As to me, I would think that in the passage to infinity, the piecewise solution would lose its piecewise-ness, and would in fact become ``one of a piece'' (so to speak). I mean, it would become indistinguishable from the usual solution (sines and cosines) even if the number of subdomains were to remain constant (i.e. *finite*) throughout. For convenience, take just two subdomains. If the usual solution is analytic (and the sines and cosines are), then an infinite power series could represent it, and the fact that the overall solution was initially stitched at the inter-sub-domains boundary would cease to have any impact, because the solution would no longer carry any discontinuity of any higher order.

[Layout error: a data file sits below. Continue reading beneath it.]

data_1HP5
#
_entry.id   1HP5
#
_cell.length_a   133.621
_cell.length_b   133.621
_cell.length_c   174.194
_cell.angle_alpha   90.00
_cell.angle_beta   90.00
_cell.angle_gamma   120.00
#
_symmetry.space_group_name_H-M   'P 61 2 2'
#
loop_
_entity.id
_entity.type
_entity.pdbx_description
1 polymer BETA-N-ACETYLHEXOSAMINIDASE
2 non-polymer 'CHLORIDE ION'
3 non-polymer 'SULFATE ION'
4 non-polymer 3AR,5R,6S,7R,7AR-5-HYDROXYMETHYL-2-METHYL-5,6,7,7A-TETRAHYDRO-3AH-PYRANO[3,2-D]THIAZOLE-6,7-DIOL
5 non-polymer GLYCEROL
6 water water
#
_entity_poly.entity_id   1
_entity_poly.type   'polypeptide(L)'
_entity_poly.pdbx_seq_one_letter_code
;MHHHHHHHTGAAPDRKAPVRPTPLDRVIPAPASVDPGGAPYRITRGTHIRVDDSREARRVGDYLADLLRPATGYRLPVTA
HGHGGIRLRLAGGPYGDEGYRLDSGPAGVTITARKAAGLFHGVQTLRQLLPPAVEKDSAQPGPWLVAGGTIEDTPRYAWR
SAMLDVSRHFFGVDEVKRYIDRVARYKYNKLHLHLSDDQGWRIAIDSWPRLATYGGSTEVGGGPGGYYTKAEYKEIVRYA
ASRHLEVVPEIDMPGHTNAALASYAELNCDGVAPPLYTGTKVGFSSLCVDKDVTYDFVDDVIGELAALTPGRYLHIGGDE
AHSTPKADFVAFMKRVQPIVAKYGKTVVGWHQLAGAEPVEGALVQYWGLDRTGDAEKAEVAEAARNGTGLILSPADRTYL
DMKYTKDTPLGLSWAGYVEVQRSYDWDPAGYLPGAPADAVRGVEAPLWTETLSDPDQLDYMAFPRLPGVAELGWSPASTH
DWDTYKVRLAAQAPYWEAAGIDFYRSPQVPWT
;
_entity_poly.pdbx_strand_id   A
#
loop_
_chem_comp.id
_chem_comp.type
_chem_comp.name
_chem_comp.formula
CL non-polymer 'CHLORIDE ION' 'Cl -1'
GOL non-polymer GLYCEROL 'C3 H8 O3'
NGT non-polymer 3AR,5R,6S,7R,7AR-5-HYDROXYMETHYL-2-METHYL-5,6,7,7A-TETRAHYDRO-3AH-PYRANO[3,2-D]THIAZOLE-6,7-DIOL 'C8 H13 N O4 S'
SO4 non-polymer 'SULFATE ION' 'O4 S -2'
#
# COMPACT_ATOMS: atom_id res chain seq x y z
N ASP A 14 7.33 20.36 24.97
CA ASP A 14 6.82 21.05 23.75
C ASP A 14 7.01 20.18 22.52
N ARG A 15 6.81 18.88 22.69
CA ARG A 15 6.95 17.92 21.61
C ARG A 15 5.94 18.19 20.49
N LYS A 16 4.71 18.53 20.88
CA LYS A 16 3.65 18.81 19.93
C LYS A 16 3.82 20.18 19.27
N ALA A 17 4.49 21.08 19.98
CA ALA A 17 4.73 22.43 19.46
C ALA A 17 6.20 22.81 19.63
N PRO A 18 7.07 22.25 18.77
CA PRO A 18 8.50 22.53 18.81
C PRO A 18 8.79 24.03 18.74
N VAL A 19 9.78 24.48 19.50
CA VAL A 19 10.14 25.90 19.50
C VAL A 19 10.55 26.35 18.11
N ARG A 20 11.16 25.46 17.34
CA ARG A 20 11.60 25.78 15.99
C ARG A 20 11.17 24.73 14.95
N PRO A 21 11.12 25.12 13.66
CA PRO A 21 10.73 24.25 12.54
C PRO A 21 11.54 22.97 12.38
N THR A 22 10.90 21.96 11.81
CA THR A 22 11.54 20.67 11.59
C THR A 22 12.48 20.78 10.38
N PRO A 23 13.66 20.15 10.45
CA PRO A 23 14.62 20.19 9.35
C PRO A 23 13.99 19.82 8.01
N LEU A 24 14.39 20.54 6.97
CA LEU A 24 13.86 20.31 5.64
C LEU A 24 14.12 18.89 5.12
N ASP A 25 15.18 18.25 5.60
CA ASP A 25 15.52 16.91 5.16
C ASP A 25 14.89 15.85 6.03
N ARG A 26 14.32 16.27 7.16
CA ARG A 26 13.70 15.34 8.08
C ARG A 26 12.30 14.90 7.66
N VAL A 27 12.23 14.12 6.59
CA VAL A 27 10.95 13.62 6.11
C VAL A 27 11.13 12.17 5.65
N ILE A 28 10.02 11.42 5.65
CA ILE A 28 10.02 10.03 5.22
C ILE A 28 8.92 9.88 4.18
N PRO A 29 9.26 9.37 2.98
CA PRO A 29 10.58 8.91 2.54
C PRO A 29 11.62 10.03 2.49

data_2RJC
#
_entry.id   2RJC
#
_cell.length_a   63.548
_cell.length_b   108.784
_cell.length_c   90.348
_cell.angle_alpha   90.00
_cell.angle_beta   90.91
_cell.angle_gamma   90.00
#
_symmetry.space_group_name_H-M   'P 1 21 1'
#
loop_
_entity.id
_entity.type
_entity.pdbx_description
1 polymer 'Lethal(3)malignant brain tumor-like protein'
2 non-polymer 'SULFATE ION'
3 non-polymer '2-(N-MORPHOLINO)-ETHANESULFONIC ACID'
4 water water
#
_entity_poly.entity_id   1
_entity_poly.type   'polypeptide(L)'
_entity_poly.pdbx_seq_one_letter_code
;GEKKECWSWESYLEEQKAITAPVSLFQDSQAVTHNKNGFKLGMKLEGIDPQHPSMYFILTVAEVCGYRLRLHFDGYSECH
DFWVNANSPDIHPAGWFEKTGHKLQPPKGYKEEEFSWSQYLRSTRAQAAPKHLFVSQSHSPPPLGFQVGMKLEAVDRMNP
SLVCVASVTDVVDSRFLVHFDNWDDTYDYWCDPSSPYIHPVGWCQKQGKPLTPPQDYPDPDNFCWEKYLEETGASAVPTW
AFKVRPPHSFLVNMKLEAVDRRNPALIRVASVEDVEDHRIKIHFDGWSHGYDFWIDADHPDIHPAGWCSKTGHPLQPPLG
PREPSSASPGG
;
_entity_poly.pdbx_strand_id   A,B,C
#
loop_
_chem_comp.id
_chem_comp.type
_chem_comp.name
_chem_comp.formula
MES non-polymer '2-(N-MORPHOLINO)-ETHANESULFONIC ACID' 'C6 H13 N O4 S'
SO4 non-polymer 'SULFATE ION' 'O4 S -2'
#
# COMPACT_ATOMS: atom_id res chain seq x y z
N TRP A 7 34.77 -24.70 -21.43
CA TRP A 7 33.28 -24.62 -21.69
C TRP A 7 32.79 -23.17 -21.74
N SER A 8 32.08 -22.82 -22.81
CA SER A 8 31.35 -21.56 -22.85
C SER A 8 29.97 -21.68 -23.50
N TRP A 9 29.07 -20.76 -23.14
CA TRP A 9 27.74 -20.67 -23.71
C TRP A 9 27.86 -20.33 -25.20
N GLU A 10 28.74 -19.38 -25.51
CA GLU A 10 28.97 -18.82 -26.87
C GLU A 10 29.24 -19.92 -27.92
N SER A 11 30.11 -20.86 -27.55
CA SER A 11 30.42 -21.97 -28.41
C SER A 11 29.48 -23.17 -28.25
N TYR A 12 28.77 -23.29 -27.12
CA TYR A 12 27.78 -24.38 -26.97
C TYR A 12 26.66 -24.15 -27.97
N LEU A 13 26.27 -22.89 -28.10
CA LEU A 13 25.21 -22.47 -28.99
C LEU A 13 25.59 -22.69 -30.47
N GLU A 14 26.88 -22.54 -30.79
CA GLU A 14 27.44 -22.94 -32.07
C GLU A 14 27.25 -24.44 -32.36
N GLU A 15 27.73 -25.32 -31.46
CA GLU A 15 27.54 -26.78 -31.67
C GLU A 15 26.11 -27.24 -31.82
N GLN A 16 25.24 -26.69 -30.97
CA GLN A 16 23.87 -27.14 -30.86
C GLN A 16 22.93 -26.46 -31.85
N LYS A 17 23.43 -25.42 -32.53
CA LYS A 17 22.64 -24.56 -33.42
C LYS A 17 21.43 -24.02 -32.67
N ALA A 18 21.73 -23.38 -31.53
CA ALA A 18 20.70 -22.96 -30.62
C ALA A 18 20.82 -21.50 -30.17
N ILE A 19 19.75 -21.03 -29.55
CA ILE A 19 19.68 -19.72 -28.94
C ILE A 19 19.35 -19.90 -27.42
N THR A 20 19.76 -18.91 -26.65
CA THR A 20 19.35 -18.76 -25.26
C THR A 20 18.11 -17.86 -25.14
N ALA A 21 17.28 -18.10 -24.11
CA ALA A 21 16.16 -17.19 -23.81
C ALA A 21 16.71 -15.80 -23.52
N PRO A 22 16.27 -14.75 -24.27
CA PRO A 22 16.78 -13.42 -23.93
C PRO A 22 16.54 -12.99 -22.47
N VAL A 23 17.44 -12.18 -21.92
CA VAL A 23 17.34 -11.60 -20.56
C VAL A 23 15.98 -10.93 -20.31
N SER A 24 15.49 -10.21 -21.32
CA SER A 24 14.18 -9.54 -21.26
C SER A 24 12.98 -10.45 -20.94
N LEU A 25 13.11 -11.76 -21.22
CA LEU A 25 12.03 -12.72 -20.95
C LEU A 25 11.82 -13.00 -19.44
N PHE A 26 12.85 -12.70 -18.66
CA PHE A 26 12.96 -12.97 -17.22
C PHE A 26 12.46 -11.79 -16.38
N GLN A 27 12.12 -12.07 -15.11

But is this supposition mathematically rigorous?

    I take it that it has been demonstrated that increasing the number of subdomains does converge to the true solution. However, my point here is about what happens in the limit of the increasing degree of the polynomials---not the number of subdomains. In the language of FEM, I am looking for the p-refinement and a finite number of subdomains, not the h-refinement (i.e. an infinitely fine mesh with a finitely long polynomial within each).

    Do you know something about this topic? If so, can you point out any good references? Or should I go ahead and raise it at iMechanica or Maths StackExchange?

    I don't know if physicists are well-familiar with such things.

    Just a thought that crossed my mind looking at her usage of the words...